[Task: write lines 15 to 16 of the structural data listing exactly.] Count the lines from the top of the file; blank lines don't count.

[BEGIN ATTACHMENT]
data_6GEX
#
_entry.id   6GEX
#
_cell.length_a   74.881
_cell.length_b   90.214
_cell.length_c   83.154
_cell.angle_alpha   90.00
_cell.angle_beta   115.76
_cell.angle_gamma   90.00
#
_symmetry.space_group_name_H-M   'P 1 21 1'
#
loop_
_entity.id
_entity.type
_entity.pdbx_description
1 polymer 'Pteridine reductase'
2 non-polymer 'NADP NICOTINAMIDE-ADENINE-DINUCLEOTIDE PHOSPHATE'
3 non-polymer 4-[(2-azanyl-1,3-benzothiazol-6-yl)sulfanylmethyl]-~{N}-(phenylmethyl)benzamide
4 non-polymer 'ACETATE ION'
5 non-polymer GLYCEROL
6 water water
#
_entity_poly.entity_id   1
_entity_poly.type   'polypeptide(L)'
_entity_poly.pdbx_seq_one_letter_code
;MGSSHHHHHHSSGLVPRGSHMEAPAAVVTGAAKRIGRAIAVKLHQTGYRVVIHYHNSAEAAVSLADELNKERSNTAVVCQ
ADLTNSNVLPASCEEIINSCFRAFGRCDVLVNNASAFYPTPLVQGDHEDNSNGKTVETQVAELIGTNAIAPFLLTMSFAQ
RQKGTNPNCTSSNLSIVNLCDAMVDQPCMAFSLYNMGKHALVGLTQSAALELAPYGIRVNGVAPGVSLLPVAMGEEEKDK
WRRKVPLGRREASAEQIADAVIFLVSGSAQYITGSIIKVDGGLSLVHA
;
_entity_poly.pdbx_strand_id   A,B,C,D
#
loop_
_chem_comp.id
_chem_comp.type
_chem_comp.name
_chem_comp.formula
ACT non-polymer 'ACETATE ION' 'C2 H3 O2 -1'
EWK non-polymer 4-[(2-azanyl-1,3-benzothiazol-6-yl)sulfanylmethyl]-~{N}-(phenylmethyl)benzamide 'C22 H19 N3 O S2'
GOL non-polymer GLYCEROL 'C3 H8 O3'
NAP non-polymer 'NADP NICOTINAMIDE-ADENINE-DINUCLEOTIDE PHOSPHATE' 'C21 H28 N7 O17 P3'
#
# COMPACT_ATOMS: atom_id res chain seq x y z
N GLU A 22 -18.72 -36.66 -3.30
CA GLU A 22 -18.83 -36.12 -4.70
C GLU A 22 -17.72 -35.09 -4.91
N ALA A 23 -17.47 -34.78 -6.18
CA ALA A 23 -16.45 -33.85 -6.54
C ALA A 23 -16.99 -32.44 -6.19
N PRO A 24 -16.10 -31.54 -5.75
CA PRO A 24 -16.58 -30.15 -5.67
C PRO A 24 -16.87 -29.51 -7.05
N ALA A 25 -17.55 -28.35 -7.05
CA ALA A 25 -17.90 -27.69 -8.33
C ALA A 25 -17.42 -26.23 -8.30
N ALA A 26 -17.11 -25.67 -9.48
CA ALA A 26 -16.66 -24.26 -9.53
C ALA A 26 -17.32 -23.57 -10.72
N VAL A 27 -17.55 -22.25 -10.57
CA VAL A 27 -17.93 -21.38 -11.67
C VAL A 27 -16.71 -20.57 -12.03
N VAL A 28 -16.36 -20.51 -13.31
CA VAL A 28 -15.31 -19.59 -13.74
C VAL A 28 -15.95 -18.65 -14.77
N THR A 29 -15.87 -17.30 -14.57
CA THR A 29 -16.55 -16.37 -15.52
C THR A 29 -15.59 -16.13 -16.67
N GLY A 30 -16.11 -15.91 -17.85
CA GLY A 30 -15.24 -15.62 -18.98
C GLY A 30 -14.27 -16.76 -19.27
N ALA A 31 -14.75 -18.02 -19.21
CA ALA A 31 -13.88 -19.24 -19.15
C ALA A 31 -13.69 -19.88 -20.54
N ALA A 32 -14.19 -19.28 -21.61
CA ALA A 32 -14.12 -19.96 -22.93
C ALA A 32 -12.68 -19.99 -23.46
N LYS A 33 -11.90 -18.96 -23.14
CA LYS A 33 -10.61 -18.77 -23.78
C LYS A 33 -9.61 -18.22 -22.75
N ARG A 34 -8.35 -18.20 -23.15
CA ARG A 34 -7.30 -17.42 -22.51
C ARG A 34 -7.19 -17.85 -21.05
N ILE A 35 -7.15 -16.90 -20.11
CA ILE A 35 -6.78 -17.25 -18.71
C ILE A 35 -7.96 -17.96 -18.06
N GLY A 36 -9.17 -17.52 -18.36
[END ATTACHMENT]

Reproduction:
_entity.id
_entity.type